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We are in a magical moment.

Ms. Donna Chavis (L) with sister Collective member Jodi Lasseter at the U.S. Supreme Court before an action to shutdown the Atlantic Coast Pipeline.

We are in a magical moment right now, with an opportunity that may not come again of this magnitude for some time. In many ways it could be said that it is best of times and the worst of times. As we wrestle with the loss of life and the loss of a way of life, we need to take time to pause and see the possibilities of Re-creating and Re-forming. (I understand these two Rs as companions to each other, and I respond to our “R” of reform more as re-form, forming again).

Though we often speak of Re-form in regard to policy, political or structural reform, I see this as an opportunity to Re-form our relationships. I try to be disciplined as much as I can to reflect on what has happened during the day - in my work and daily life - and how it can help us re-form our relationships, both internal to ourselves and our external ways of being with each other. How can we shift energy and shape things differently? 

I’m in a process of re-forming and re-creating my relationships with people. Remote work was a norm for me long before the pandemic. Fortunately I had access to very strong broadband in an office and the use of platforms that allowed me to not only hear but see friends and colleagues. Now, I am sheltering in place at home in the country in a very wooded area. My broadband is unstable and I’m often kicked off the now necessary virtual meetings. This brought home to me acutely the reality that not everyone has fluid access to the internet. We must Re-Create ways to keep relationships solid and growing. For instance, instead of depending on internet-based platforms for connecting, I reverted back to telephone meetings. Scheduling more check-ins on a regular basis has become a normal part of my days. Relationships taken for granted are now a priority.

On a more meta level, one of the challenges I've had in this time is the phrase I keep hearing repeated that “we are all in this together.” When I first heard the phrase, I thought, yes, one of the things that is different about this pandemic from other disasters like Matthew and Florence, for example, is that Covid-19 is something that we are all vulnerable to globally. It is an invisible virus and we don’t know what to expect. Not everyone in the country experienced those hurricanes or any hurricanes. I thought maybe we can go to another level of Re-forming things, together, equally impacted. Then we got our first case in our county, and now we are number nine in the number of cases state-wide, and the number continues to rise. I’ve experienced two deaths in my extended community. After dealing with it on the ground, I realized, no, we are not in this together. 

There are very clear distinctions. We are all in the same lake, but not the same boat. We are in the same situation but our circumstances are not the same. Personally, I am lucky. I have a roof over my head and food that I’ve stored over a long period of time using traditional and modern canning and freezing. There are those with more and those with less. On a social level, we are definitely not in it together, and we — women, Indigenous peoples, African Americans, People of Color, and low wealth communities – haven’t been in it together from the very beginning of the foundations of this country.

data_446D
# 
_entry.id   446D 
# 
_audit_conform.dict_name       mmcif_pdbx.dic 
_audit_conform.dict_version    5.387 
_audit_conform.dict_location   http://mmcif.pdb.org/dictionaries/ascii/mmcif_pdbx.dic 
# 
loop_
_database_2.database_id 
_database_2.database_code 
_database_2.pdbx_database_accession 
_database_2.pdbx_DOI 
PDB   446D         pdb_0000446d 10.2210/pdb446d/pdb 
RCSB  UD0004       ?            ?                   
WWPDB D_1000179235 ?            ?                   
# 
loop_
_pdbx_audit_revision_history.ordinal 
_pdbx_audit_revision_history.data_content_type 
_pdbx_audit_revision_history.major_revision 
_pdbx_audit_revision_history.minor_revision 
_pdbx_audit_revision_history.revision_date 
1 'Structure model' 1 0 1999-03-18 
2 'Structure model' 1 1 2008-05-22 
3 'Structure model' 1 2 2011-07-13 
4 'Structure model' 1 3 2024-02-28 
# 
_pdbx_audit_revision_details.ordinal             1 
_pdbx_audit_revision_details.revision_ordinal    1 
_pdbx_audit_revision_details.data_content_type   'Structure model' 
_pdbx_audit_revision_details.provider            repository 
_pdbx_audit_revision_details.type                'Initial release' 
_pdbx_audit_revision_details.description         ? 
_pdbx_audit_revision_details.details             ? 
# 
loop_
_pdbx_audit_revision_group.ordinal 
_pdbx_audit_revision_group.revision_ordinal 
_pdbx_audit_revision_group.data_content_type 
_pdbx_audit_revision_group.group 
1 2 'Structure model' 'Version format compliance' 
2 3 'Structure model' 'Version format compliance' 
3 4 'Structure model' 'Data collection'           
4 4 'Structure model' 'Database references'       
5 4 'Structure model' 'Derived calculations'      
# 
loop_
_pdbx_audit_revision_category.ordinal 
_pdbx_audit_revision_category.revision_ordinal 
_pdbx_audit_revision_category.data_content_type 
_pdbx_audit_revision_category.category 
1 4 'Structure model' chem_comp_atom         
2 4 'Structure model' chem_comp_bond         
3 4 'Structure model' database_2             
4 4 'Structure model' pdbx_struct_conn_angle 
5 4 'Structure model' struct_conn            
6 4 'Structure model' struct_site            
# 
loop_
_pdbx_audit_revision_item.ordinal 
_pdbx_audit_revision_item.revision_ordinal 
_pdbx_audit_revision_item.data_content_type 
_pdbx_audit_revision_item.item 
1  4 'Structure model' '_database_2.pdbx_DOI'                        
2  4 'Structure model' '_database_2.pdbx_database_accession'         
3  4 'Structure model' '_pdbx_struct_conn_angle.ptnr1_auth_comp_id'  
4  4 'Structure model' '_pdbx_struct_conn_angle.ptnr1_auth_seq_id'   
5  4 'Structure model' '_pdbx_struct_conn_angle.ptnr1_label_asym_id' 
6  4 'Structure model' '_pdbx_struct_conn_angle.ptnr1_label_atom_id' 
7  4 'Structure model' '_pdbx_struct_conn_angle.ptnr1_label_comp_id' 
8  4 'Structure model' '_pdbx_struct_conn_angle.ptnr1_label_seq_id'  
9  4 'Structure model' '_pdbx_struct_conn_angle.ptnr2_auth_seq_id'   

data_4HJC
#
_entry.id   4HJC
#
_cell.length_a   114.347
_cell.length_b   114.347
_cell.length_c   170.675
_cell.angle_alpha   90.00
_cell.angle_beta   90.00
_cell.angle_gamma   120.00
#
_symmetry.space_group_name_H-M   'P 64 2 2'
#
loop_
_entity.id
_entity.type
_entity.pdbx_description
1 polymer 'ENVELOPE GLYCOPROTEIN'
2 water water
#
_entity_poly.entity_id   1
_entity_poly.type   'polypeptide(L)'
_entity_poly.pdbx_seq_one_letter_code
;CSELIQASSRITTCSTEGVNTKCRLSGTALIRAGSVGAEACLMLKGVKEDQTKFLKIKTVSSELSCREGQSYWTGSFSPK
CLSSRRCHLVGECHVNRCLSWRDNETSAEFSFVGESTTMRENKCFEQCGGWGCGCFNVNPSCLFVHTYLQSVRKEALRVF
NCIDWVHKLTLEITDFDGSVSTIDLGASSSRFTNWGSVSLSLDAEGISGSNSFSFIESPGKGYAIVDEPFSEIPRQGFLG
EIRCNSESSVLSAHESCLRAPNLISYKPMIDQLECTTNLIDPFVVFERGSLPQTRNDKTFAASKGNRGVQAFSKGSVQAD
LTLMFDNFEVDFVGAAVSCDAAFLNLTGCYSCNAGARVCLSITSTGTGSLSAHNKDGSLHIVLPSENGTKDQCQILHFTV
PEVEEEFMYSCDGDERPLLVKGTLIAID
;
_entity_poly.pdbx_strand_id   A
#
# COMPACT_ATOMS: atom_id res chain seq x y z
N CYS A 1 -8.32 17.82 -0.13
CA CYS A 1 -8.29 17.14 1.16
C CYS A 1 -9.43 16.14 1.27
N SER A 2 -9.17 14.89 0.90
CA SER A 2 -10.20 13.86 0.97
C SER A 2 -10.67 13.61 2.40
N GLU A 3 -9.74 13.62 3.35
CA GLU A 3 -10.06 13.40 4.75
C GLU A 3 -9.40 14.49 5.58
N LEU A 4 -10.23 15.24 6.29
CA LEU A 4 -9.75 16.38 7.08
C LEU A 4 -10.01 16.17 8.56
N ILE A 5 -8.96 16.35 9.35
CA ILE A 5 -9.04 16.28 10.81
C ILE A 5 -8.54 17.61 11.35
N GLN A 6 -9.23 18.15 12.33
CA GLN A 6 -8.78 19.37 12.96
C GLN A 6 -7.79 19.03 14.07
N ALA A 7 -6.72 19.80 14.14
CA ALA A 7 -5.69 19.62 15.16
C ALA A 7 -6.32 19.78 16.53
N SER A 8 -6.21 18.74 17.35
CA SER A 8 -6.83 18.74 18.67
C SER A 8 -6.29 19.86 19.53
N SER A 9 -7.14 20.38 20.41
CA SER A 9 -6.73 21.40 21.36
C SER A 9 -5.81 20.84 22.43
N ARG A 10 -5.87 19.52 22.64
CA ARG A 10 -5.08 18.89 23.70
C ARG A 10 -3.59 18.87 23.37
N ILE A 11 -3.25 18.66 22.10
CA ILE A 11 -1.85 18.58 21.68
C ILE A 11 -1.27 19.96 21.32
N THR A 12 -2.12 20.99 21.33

“The system is broken” is another phrase we hear often in these times. What I believe is that the system is working exactly as it was intended to work - always exclusive, not inclusive. The systems were set up to exclude folks. As an indigenous woman I understand it is functioning just the way it was meant to function. Even the efforts to support small businesses and families through Covid-19 stimulus packages have been impacted as resources are diverted to large corporations such as oil and gas companies. The established systems are working perfectly as intended.

The headline of a recent article by Liz Sly of the Washington Post is “Hunger could be more deadly than coronavirus in poorer countries.” The article reads:

The loss of income for people already living perilously close to the margins of survival will propel up to 50 million people into abject poverty this year, reversing three decades of gains in the war against deprivation, according to World Bank estimates. A study by the United Nations said 580 million could become impoverished, meaning they lack the basic means to survive.

And as incomes are lost, a “hunger pandemic” could eclipse the coronavirus, the World Food Program has warned; 130 million people are expected to join the ranks of the 135 million who were expected to suffer from acute hunger this year, the agency says, bringing to 265 million the number of those at risk of starvation.

I find myself wrestling with how we can go through this and come out on the other side with new lives, changing the total structure of government, politics, regulations, all systems that are not functioning for the common good. What do we need to do to Re-form and Re-create equitable, just, more flexible systems and relationships? What are the spaces in which we can work to address complicated situations like we are having now?

This is a magical moment to do a big fix of the damage of our exclusive structures and for all of us who were excluded historically to come out with historical inequities repaired, our environment respected and loved, and Indigenous peoples, African Americans, women, and people of color leading us forward. It is time to Re-form and Re-create.

From Robeson County,

Donna Chavis

Donna is a member of the Collective's leadership team.


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